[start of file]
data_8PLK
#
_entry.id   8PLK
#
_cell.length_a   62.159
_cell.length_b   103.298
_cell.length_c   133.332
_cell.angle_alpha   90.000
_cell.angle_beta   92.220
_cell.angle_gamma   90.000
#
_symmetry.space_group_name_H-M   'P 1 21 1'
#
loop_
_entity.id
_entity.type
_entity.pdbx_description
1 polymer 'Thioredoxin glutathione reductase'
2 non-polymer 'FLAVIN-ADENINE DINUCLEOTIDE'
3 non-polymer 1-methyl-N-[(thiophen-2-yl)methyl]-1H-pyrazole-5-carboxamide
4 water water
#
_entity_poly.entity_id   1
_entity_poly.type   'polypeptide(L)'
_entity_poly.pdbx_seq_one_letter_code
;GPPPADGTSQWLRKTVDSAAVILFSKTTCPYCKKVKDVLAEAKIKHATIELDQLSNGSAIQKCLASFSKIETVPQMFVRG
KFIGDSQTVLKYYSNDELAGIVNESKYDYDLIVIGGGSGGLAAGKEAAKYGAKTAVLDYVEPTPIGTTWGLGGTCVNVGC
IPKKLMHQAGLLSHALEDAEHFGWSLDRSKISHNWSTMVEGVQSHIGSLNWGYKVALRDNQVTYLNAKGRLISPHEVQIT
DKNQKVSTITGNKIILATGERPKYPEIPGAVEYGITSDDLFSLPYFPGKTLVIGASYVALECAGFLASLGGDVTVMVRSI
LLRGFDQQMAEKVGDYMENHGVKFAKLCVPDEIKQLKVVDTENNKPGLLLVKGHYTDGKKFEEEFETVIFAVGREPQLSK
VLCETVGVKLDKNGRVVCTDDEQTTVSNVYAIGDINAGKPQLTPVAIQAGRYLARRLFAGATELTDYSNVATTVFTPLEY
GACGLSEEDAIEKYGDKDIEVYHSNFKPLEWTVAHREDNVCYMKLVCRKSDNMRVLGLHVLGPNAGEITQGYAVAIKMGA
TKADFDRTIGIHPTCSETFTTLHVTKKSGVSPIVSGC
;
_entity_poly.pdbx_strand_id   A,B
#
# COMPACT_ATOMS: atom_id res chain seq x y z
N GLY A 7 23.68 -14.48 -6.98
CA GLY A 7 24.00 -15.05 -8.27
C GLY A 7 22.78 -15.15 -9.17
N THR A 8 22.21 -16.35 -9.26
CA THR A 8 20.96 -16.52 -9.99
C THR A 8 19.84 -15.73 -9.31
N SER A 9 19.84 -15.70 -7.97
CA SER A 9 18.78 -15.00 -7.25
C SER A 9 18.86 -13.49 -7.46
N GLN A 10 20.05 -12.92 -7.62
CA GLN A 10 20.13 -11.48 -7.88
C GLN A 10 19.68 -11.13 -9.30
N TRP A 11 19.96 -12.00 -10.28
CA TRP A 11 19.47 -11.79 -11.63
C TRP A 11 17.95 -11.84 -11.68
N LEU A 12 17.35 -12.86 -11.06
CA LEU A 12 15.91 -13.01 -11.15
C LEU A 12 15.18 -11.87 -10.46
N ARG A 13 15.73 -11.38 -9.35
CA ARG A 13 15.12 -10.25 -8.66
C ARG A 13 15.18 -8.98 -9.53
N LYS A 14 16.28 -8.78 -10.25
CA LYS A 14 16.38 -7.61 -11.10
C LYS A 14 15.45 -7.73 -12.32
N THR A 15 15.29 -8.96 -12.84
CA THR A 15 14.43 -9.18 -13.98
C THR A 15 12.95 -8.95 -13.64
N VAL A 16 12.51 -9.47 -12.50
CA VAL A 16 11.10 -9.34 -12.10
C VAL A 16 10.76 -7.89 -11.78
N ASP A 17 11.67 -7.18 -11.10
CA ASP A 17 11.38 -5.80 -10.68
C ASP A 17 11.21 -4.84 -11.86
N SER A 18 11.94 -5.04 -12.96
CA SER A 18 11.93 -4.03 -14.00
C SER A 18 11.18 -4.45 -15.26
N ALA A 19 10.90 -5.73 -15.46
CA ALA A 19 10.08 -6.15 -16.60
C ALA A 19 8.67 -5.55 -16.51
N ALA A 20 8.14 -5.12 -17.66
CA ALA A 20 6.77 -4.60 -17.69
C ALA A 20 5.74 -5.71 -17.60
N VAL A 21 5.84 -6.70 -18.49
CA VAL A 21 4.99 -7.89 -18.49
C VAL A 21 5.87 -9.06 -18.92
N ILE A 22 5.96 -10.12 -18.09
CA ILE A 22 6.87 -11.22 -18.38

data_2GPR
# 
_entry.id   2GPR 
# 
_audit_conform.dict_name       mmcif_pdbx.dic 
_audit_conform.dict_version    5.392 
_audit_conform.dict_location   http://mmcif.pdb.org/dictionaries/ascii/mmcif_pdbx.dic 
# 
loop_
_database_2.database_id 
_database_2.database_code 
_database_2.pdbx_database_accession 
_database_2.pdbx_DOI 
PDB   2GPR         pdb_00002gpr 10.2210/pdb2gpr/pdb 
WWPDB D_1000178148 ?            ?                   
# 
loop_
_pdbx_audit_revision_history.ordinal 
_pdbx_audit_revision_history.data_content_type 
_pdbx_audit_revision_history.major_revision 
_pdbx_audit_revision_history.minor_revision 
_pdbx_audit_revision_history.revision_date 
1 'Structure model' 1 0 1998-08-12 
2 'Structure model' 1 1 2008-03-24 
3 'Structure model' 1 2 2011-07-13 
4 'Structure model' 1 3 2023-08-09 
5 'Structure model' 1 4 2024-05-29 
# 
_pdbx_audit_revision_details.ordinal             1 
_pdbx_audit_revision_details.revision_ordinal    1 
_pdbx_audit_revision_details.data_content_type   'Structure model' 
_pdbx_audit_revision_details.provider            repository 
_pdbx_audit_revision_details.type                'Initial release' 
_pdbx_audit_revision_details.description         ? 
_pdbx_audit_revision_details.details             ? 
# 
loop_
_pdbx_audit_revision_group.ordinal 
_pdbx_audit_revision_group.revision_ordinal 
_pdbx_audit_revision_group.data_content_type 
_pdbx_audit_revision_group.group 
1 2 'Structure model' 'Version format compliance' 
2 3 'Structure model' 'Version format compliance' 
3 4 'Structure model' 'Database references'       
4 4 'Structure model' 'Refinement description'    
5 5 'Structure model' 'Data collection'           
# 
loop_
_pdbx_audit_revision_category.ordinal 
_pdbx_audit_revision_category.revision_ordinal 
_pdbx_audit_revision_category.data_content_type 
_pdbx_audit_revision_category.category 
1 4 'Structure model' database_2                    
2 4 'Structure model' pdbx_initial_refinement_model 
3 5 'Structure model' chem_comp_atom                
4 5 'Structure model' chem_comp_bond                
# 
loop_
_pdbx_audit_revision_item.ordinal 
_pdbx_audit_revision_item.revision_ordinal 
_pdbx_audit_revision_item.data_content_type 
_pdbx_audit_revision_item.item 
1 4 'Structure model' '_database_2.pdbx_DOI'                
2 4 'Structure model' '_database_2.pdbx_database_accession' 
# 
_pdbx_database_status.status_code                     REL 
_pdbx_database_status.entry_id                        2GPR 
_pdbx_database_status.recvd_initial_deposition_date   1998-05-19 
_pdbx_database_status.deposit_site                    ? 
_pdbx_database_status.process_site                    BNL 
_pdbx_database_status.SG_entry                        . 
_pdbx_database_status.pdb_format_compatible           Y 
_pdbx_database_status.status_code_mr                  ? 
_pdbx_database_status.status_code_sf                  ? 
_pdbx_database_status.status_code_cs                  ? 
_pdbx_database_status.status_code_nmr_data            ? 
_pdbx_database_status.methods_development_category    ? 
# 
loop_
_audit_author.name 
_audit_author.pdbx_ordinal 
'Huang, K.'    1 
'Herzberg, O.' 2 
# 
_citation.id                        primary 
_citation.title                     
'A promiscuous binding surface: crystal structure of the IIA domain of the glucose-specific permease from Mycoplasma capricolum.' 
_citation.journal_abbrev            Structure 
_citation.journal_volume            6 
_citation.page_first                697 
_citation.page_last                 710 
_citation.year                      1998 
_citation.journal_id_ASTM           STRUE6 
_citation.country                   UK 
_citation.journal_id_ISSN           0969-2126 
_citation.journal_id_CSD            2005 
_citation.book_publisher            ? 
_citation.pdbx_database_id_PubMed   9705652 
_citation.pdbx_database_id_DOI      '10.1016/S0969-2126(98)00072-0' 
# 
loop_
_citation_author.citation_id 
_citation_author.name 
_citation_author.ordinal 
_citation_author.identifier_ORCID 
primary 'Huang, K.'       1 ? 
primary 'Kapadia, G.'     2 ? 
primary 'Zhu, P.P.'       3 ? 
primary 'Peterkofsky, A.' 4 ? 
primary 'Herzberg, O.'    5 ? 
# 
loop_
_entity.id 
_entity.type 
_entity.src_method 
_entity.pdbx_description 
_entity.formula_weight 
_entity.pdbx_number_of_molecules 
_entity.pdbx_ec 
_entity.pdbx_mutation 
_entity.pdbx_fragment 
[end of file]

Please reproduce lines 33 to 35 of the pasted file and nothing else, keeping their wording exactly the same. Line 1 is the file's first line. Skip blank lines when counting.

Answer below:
TKADFDRTIGIHPTCSETFTTLHVTKKSGVSPIVSGC
;
_entity_poly.pdbx_strand_id   A,B